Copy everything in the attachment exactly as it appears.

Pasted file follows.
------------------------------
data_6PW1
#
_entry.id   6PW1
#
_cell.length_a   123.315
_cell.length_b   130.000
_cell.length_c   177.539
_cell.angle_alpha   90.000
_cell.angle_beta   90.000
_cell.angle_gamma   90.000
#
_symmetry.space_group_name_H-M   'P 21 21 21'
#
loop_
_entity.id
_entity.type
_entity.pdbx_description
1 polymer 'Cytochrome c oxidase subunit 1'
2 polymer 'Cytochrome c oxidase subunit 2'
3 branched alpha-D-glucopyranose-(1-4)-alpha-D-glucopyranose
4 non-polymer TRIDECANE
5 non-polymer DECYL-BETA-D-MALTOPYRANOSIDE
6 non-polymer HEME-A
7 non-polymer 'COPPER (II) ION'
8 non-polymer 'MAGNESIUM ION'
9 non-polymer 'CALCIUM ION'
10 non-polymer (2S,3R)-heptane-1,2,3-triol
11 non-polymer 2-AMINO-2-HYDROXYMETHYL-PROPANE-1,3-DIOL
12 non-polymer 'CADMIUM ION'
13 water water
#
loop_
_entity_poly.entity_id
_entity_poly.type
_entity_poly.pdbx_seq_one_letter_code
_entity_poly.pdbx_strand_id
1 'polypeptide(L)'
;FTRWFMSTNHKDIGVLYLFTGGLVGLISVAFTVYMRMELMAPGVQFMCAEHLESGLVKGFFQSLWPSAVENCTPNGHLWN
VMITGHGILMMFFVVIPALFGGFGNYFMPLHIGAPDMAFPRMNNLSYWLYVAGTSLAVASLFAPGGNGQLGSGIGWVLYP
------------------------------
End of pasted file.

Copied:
data_6PW1
#
_entry.id   6PW1
#
_cell.length_a   123.315
_cell.length_b   130.000
_cell.length_c   177.539
_cell.angle_alpha   90.000
_cell.angle_beta   90.000
_cell.angle_gamma   90.000
#
_symmetry.space_group_name_H-M   'P 21 21 21'
#
loop_
_entity.id
_entity.type
_entity.pdbx_description
1 polymer 'Cytochrome c oxidase subunit 1'
2 polymer 'Cytochrome c oxidase subunit 2'
3 branched alpha-D-glucopyranose-(1-4)-alpha-D-glucopyranose
4 non-polymer TRIDECANE
5 non-polymer DECYL-BETA-D-MALTOPYRANOSIDE
6 non-polymer HEME-A
7 non-polymer 'COPPER (II) ION'
8 non-polymer 'MAGNESIUM ION'
9 non-polymer 'CALCIUM ION'
10 non-polymer (2S,3R)-heptane-1,2,3-triol
11 non-polymer 2-AMINO-2-HYDROXYMETHYL-PROPANE-1,3-DIOL
12 non-polymer 'CADMIUM ION'
13 water water
#
loop_
_entity_poly.entity_id
_entity_poly.type
_entity_poly.pdbx_seq_one_letter_code
_entity_poly.pdbx_strand_id
1 'polypeptide(L)'
;FTRWFMSTNHKDIGVLYLFTGGLVGLISVAFTVYMRMELMAPGVQFMCAEHLESGLVKGFFQSLWPSAVENCTPNGHLWN
VMITGHGILMMFFVVIPALFGGFGNYFMPLHIGAPDMAFPRMNNLSYWLYVAGTSLAVASLFAPGGNGQLGSGIGWVLYP